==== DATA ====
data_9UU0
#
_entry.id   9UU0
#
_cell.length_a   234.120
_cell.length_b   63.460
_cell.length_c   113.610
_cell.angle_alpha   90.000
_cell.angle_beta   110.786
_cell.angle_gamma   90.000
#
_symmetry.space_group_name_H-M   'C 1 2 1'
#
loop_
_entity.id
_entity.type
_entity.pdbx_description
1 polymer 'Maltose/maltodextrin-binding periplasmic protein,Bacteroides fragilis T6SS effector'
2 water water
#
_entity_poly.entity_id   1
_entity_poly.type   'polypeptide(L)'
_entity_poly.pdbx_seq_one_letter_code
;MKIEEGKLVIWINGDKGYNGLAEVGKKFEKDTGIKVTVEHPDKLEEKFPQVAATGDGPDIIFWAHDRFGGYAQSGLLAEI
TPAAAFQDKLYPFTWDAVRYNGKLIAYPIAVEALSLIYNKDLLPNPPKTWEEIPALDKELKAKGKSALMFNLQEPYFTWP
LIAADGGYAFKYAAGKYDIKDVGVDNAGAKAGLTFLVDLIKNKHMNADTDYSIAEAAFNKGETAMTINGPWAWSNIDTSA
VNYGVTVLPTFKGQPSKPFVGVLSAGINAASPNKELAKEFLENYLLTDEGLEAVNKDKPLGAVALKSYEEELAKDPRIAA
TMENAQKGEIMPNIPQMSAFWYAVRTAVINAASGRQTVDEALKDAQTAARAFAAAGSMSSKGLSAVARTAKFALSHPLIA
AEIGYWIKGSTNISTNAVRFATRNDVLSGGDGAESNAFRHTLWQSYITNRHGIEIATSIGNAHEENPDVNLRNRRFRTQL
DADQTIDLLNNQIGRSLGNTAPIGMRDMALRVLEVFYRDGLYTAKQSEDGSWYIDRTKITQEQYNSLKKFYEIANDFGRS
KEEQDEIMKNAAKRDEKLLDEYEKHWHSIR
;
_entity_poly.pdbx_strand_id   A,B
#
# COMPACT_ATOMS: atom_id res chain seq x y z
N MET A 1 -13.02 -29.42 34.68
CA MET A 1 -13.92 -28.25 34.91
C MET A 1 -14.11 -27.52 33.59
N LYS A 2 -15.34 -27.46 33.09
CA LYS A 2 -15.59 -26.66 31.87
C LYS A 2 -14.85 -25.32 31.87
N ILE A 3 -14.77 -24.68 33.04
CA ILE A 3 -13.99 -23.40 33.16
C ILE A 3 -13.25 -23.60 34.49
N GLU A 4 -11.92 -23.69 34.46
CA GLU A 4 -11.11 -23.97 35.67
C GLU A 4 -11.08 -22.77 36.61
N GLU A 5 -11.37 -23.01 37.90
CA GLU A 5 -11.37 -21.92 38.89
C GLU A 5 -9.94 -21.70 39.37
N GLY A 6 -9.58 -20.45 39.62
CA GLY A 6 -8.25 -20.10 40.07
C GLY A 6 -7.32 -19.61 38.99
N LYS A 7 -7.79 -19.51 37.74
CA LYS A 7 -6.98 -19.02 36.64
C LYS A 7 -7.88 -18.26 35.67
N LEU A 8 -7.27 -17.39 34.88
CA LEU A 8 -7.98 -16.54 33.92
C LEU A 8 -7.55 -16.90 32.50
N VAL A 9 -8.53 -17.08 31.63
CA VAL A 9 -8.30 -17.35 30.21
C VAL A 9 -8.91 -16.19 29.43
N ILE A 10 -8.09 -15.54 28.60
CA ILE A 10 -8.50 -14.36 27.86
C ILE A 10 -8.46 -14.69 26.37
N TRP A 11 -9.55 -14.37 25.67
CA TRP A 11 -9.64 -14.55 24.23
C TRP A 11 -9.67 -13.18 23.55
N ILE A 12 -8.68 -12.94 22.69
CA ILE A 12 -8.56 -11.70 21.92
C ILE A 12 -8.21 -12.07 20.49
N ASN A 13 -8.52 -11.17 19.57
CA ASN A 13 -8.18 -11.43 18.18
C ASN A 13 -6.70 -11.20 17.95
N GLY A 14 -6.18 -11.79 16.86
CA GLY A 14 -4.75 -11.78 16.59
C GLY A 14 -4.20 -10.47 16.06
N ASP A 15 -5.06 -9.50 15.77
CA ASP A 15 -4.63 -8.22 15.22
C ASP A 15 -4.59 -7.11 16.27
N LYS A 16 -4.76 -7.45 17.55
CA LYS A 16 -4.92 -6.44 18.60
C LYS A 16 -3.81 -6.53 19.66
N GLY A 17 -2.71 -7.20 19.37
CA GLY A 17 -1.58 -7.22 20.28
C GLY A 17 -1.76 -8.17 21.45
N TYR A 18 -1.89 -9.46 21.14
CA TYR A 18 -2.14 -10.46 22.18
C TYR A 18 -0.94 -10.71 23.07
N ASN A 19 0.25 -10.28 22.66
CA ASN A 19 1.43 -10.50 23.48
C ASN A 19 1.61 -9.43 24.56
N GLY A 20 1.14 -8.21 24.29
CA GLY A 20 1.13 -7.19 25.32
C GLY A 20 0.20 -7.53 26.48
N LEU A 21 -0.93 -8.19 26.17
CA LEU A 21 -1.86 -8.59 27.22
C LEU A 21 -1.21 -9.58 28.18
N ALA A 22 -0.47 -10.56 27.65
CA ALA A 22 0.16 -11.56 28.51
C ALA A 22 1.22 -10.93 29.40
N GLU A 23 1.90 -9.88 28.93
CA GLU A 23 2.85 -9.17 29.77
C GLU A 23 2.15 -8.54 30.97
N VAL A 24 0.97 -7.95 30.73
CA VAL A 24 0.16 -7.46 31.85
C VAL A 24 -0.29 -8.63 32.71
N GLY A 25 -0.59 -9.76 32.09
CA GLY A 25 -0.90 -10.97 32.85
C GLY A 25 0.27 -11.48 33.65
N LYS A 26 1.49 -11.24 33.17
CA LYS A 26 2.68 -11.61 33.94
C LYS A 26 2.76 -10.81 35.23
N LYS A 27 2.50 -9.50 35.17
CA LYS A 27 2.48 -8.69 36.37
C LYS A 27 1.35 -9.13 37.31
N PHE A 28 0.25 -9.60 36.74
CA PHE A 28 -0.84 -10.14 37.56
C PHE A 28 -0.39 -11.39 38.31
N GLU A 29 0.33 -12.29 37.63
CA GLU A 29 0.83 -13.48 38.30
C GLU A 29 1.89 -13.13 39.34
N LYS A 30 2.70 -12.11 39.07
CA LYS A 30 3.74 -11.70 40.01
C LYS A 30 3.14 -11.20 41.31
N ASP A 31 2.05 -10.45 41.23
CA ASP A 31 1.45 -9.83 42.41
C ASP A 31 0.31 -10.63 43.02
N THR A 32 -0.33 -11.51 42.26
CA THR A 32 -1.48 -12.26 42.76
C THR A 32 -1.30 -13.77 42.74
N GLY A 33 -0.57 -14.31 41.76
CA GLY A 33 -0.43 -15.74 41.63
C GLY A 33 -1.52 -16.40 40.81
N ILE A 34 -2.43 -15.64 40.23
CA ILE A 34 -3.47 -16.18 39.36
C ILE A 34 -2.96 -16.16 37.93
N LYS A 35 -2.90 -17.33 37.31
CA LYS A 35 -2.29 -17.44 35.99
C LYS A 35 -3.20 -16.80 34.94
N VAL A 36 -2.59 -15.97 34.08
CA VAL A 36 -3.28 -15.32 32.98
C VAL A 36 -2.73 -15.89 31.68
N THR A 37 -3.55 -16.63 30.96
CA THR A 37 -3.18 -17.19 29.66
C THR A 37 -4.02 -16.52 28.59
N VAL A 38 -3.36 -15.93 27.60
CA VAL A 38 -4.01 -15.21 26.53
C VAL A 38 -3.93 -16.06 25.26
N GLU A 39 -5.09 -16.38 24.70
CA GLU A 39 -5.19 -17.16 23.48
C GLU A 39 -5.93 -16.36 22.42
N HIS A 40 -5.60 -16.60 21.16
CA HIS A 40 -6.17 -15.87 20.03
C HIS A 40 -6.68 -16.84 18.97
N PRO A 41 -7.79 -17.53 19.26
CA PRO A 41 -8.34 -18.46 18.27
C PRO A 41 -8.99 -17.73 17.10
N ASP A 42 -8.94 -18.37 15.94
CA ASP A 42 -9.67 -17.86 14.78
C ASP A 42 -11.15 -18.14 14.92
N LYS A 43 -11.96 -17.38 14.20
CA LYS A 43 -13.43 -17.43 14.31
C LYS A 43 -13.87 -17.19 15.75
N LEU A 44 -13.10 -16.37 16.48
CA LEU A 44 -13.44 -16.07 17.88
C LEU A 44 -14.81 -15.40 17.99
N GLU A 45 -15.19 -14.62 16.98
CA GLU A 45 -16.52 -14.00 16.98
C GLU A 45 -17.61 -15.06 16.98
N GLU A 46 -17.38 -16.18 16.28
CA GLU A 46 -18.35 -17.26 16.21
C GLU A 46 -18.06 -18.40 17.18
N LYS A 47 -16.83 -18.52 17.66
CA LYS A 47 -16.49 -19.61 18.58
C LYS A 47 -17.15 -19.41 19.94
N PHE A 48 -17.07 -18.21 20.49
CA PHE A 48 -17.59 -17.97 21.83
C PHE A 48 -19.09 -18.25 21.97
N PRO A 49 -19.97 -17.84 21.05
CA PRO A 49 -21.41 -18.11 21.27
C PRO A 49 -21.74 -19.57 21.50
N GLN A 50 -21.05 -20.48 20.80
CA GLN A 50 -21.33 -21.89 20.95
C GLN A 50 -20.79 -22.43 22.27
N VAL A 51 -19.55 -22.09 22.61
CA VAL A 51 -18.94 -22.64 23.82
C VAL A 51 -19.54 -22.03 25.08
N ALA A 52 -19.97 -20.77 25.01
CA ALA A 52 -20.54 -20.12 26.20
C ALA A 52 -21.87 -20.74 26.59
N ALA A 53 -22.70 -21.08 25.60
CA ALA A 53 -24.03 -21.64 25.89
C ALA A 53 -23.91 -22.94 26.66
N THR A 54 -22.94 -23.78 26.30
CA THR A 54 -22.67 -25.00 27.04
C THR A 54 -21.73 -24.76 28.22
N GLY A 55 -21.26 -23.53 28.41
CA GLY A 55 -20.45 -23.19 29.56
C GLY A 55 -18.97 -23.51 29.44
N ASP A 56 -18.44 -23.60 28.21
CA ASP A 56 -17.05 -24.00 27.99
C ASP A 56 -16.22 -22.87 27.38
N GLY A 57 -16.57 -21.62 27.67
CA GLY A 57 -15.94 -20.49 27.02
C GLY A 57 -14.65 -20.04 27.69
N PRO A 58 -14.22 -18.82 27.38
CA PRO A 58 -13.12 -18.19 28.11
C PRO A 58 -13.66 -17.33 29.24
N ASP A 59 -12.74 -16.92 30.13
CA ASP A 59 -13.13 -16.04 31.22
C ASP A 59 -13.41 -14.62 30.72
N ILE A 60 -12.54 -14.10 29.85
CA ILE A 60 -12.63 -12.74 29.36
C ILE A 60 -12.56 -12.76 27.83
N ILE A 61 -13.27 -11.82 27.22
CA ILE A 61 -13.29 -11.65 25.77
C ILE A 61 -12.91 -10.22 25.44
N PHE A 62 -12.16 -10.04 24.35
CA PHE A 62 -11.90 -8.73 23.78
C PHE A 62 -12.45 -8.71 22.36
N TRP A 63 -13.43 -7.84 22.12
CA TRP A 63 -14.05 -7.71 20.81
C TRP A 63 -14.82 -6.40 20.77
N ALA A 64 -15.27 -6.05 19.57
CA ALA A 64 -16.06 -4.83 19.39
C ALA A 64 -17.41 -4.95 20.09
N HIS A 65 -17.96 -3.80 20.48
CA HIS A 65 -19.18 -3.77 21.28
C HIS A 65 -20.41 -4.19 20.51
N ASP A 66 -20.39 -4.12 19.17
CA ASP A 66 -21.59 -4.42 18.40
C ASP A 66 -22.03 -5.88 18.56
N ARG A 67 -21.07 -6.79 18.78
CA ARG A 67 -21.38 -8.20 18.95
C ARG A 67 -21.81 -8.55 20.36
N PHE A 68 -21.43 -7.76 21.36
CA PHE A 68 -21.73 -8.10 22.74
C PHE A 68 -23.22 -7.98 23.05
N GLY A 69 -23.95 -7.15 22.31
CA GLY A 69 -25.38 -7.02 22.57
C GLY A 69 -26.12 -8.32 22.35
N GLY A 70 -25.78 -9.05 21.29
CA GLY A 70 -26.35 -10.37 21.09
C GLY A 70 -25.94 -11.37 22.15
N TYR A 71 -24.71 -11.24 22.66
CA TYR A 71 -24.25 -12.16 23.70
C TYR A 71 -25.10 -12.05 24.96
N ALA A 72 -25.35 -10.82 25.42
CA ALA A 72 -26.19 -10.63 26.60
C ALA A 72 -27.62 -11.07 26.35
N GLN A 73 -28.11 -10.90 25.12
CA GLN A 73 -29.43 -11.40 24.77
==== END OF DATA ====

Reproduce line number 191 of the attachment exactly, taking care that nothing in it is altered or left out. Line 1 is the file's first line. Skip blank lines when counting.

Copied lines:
C ALA A 52 -21.87 -20.74 26.59